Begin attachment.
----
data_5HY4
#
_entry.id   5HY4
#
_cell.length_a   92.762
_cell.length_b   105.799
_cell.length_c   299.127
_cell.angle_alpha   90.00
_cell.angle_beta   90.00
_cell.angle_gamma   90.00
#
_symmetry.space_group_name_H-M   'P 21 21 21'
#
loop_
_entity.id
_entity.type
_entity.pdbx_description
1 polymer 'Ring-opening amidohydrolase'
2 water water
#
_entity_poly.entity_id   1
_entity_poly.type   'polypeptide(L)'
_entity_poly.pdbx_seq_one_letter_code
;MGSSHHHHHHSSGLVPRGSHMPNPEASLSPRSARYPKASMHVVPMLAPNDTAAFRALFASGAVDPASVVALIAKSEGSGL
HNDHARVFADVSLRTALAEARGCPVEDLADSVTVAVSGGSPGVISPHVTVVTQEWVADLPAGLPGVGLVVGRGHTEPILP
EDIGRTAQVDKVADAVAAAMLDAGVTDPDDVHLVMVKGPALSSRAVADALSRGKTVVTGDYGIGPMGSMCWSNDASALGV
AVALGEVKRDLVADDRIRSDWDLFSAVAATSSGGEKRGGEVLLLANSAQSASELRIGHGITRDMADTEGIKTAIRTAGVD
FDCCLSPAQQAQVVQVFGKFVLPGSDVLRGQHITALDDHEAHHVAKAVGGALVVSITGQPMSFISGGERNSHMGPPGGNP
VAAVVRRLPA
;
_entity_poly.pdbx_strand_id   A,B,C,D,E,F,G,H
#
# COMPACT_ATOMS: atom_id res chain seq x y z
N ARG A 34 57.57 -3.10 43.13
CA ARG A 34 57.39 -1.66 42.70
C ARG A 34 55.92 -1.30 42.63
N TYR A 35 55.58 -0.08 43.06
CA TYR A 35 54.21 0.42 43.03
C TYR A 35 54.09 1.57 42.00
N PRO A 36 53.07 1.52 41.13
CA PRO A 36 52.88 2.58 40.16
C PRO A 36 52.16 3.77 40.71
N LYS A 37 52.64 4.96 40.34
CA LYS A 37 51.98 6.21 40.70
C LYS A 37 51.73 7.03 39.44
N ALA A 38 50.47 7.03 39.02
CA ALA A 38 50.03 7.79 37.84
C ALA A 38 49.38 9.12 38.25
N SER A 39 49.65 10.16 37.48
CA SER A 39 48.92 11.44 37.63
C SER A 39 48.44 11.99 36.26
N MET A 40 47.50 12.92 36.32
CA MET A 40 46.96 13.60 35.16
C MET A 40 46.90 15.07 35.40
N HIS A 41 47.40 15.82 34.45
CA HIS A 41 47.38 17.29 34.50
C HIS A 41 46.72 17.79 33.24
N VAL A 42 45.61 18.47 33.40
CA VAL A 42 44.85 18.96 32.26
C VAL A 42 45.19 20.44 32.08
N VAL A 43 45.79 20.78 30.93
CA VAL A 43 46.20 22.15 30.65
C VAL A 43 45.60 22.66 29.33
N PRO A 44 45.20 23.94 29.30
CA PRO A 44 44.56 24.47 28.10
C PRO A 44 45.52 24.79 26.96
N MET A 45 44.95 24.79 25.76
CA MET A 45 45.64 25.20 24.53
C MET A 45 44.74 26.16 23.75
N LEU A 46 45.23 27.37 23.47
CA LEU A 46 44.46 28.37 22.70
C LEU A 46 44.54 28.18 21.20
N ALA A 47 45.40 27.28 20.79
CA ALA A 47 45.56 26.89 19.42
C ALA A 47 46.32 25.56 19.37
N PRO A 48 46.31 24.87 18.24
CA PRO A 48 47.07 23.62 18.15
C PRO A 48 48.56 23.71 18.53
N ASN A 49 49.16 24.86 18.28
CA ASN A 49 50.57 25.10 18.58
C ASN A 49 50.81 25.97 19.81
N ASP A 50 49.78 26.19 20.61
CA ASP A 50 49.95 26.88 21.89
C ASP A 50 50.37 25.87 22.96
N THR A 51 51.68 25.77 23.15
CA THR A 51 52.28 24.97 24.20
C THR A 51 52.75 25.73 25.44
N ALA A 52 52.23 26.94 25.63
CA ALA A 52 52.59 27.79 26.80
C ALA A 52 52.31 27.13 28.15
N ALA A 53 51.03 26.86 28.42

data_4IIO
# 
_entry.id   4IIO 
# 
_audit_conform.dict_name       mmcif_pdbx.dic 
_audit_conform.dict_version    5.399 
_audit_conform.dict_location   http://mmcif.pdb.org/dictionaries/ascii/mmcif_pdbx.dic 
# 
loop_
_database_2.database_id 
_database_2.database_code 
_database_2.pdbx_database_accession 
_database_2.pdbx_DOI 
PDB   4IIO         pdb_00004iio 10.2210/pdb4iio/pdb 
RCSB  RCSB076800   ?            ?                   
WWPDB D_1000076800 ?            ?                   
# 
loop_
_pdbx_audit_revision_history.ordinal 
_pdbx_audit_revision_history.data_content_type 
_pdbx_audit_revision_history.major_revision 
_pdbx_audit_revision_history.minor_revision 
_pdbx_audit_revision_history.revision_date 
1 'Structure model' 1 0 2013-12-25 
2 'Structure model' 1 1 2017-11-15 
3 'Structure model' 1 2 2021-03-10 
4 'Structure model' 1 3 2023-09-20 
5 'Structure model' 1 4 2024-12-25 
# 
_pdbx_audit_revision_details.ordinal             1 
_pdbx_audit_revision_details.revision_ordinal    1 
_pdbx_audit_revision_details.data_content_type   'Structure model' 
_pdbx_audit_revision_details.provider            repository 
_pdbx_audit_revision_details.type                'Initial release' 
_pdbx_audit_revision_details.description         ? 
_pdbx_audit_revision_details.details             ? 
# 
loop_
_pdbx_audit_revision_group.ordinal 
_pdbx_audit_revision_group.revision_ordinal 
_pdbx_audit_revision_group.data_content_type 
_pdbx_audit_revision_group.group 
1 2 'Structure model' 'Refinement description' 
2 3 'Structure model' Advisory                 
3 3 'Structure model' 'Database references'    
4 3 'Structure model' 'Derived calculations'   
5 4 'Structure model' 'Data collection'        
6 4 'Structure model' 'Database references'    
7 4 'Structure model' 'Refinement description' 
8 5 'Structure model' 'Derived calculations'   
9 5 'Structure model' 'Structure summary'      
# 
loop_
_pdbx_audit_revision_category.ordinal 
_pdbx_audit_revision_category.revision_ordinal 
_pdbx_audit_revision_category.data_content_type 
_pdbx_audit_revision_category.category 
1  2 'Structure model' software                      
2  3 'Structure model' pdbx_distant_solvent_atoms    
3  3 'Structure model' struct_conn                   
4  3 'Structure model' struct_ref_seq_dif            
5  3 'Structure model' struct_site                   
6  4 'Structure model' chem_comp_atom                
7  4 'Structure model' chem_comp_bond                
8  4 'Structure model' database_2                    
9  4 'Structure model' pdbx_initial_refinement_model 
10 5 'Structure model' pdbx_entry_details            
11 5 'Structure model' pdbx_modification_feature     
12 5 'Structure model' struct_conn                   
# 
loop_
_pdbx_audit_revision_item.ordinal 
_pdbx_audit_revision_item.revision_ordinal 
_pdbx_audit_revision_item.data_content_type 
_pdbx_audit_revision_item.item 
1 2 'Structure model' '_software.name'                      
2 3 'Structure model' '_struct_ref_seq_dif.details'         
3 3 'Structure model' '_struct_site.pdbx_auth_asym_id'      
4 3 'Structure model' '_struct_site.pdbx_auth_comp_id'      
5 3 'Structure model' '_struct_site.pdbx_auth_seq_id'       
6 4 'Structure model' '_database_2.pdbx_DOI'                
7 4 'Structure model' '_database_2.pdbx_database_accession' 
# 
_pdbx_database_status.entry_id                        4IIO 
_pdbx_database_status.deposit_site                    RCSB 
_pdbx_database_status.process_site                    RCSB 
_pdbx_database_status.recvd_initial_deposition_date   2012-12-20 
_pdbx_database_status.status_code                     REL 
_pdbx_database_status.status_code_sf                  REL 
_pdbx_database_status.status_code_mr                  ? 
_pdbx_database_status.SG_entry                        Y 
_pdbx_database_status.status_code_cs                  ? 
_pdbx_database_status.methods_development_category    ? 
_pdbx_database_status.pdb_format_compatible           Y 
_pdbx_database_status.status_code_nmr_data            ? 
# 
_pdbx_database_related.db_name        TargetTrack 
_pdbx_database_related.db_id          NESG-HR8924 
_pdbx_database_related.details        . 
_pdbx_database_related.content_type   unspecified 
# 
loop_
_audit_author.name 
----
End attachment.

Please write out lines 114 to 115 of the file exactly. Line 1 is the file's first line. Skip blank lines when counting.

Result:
_pdbx_audit_revision_history.revision_date 
1 'Structure model' 1 0 2013-12-25 